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Dubai warns 70 percent of businesses could go under amid Covid-19: Report

Dubai's chamber of commerce says economic activity will fall to levels 'not seen' even during 2008 financial crisis
Man wearing face mask gazes at Dubai skyline from a window on 5 April during city's Covid-19 lockdown (AFP/File photo)

Dubai's chamber of commerce warned that 70 percent of the city's businesses may go under in the next six months because of financial problems brought about by the coronavirus pandemic, CNBC reported.

In a study released on Thursday, the chamber said that lockdowns put in place to curb the spread of Covid-19 "are bringing demand in key markets to a standstill... pushing economic activity down to levels not seen even during the [2008] financial crisis."

The study surveyed more than 1,200 CEOs between 16 and 22 April. More than two-thirds of those interviewed saw a "moderate to high-risk" of their businesses going under in the next six months amid restrictions and lockdowns. 

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While some of those restrictions have been eased, the city has plans to reinstate several more in the coming days to avoid any potential outbreaks as people commemorate Eid, a Muslim holiday marking the end of Ramadan. 

Prior to the crisis, Dubai established itself as the Middle East's tourism, trade and business hub, while Abu Dhabi has maintained its status as the UAE's political and economic capital. Abu Dhabi, unlike Dubai, also has large oil reserves. 

As in most countries, the tourism industry has been hit hardest by the Covid-19 crisis, since lockdowns have resulted in travel and flight bans for Dubai and around the world.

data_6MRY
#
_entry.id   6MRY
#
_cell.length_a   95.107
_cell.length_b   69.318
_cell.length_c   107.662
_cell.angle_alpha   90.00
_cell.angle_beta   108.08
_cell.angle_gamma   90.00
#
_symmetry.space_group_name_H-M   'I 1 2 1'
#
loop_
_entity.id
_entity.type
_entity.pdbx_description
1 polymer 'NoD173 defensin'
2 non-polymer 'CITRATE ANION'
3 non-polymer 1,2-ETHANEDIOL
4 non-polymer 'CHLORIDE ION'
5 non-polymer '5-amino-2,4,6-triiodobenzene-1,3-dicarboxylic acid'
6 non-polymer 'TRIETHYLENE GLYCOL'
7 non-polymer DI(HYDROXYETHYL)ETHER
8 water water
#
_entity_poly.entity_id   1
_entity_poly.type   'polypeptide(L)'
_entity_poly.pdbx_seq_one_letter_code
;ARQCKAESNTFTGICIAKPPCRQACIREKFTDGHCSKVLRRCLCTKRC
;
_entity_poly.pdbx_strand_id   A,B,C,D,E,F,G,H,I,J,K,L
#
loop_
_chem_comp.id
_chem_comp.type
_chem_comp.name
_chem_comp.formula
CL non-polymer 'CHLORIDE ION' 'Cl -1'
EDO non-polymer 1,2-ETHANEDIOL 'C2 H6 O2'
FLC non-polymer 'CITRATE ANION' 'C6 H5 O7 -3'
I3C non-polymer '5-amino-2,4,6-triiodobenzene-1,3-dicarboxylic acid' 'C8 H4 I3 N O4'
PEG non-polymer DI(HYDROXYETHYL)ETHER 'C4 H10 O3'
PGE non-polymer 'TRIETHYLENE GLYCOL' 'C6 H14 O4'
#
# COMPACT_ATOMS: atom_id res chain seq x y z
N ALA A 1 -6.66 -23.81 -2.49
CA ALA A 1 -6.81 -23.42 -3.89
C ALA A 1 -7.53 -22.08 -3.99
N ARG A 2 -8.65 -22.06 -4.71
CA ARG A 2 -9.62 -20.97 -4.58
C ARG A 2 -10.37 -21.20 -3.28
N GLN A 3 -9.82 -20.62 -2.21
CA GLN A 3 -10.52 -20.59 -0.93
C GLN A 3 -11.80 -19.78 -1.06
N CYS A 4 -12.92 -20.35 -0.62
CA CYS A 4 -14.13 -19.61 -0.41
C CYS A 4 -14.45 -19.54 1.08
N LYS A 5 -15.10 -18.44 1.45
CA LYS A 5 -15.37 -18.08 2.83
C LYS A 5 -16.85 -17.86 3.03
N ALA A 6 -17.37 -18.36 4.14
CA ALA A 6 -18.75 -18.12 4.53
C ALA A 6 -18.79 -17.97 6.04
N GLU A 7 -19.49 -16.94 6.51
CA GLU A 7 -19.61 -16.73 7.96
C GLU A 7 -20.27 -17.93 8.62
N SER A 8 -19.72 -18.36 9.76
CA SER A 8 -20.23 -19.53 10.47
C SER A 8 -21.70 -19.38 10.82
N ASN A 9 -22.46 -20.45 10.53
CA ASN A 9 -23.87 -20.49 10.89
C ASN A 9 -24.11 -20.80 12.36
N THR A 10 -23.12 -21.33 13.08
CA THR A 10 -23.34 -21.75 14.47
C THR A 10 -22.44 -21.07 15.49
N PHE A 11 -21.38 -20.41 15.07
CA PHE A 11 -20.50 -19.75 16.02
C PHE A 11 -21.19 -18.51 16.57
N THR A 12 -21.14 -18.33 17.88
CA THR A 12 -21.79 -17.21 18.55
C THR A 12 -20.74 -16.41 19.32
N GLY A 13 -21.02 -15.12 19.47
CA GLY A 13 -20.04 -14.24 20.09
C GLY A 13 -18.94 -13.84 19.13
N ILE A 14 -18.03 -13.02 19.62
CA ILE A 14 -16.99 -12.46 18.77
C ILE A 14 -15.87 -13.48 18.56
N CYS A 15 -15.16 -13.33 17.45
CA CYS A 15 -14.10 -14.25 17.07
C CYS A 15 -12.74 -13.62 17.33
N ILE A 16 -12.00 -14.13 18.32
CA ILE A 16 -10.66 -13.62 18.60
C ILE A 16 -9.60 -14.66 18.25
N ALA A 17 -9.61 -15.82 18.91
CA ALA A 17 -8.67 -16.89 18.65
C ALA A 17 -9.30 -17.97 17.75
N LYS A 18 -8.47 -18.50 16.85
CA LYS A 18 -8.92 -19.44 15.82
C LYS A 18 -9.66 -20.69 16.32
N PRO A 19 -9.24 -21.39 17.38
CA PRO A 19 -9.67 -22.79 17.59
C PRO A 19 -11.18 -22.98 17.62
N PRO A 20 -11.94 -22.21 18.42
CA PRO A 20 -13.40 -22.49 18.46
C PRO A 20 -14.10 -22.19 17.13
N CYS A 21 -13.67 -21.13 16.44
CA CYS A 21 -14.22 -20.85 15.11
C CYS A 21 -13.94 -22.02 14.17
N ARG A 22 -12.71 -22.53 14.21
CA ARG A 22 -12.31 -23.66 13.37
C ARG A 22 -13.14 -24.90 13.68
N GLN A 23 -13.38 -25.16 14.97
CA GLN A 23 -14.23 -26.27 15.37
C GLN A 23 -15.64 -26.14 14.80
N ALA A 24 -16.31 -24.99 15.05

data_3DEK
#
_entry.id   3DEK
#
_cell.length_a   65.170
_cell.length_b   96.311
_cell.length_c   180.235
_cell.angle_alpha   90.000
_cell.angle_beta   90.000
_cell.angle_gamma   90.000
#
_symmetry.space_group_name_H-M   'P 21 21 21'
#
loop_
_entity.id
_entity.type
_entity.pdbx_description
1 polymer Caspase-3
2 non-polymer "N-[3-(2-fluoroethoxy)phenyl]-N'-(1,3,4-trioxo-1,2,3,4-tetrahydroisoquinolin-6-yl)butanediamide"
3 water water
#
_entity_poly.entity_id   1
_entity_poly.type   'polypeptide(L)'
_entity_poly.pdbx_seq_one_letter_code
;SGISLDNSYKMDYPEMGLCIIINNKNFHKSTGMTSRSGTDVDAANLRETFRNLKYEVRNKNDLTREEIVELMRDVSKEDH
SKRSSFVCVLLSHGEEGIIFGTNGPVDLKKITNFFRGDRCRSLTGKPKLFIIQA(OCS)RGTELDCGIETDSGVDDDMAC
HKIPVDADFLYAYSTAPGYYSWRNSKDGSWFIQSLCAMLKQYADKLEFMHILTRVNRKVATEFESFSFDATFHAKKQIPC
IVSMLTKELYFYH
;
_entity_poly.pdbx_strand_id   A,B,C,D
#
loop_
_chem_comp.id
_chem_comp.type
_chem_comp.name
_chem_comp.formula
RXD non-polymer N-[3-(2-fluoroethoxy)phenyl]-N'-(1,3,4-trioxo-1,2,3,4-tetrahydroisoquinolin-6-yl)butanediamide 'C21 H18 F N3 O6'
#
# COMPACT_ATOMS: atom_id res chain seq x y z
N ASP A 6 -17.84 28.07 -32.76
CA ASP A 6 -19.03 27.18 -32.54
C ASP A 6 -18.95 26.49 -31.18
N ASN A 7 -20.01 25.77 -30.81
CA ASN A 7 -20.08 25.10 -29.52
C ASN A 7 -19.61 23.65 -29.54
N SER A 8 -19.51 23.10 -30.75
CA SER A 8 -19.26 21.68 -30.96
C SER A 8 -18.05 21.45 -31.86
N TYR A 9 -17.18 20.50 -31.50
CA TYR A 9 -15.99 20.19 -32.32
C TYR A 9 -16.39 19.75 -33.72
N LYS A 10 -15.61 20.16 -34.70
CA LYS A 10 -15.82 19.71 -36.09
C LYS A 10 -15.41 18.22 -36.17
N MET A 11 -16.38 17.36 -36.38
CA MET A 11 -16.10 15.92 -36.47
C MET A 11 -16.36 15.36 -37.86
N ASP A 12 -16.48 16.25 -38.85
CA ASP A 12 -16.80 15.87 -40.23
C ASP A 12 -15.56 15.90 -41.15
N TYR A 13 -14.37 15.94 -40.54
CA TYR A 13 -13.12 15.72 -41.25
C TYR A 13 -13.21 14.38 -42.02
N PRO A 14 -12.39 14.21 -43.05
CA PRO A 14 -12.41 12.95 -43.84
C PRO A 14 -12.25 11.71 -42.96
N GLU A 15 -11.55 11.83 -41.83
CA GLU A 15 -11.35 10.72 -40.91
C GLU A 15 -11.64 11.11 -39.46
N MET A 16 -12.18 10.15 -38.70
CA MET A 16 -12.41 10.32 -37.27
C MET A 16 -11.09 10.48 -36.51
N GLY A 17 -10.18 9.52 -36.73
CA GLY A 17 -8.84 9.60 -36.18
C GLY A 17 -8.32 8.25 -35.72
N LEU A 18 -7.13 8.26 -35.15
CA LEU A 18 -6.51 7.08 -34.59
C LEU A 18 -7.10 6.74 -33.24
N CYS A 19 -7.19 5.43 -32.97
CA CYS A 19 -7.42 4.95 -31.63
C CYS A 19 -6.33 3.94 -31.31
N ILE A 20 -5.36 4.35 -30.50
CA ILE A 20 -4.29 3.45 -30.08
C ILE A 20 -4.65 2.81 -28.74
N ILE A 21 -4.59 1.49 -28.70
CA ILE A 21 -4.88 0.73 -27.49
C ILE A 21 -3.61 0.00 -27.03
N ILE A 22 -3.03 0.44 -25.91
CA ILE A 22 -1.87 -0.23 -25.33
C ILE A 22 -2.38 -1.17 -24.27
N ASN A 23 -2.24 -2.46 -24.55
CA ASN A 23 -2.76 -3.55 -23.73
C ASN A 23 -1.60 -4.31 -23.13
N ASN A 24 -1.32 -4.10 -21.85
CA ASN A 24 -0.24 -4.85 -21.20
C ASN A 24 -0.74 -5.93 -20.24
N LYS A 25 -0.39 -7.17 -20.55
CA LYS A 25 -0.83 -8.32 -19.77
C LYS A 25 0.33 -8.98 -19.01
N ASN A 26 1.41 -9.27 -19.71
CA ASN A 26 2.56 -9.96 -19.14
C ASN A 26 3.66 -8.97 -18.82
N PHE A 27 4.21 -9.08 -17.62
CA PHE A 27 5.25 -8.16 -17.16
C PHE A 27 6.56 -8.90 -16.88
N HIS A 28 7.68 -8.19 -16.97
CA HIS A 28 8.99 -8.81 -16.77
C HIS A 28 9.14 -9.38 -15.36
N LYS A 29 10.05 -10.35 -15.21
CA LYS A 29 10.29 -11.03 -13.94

"Full and partial city-lockdown measures are bringing demand in key markets to a standstill... The double-shock impact is pushing economic activity down to levels not seen even during the financial crisis," the Dubai Chamber said in its report.

Abu Dhabi aids crisis 

To combat the economic effects of the crisis, Dubai announced a $408m spending package in March. Meanwhile, Abu Dhabi unveiled a $27bn stimulus plan.

Last week, oil-rich Abu Dhabi said it was prepared to prop up Dubai's economy by merging assets, despite plummeting oil prices.

Still, it is uncertain if the stimulus efforts will be enough to mitigate the chamber's predictions. 

"The impact of the Covid-19 crisis on the world economy during 2020 is projected to be greater than the 2008-09 financial crisis," the chamber wrote in Thursday's report.

During the 2008 financial crisis, Abu Dhabi bailed out Dubai with a $10bn government loan and $10bn in bonds that the latter issued to the central bank.

Last week, the UAE said it was planning to review the structure and size of its government to make it "more agile and flexible".

"We may merge ministries and alter bodies. We will make changes," Sheikh Mohammed bin Rashid al-Maktoum, the ruler of Dubai and vice president of the UAE, said after three days of virtual meetings on the country's post-coronavirus strategy.

London-based Capital Economics has said Dubai is the most vulnerable of the economies in the Middle East and North Africa to the economic damage caused by pandemic-curbing measures. It said Dubai's economy may contract by at least 5-6 percent this year if the measures last into the summer.

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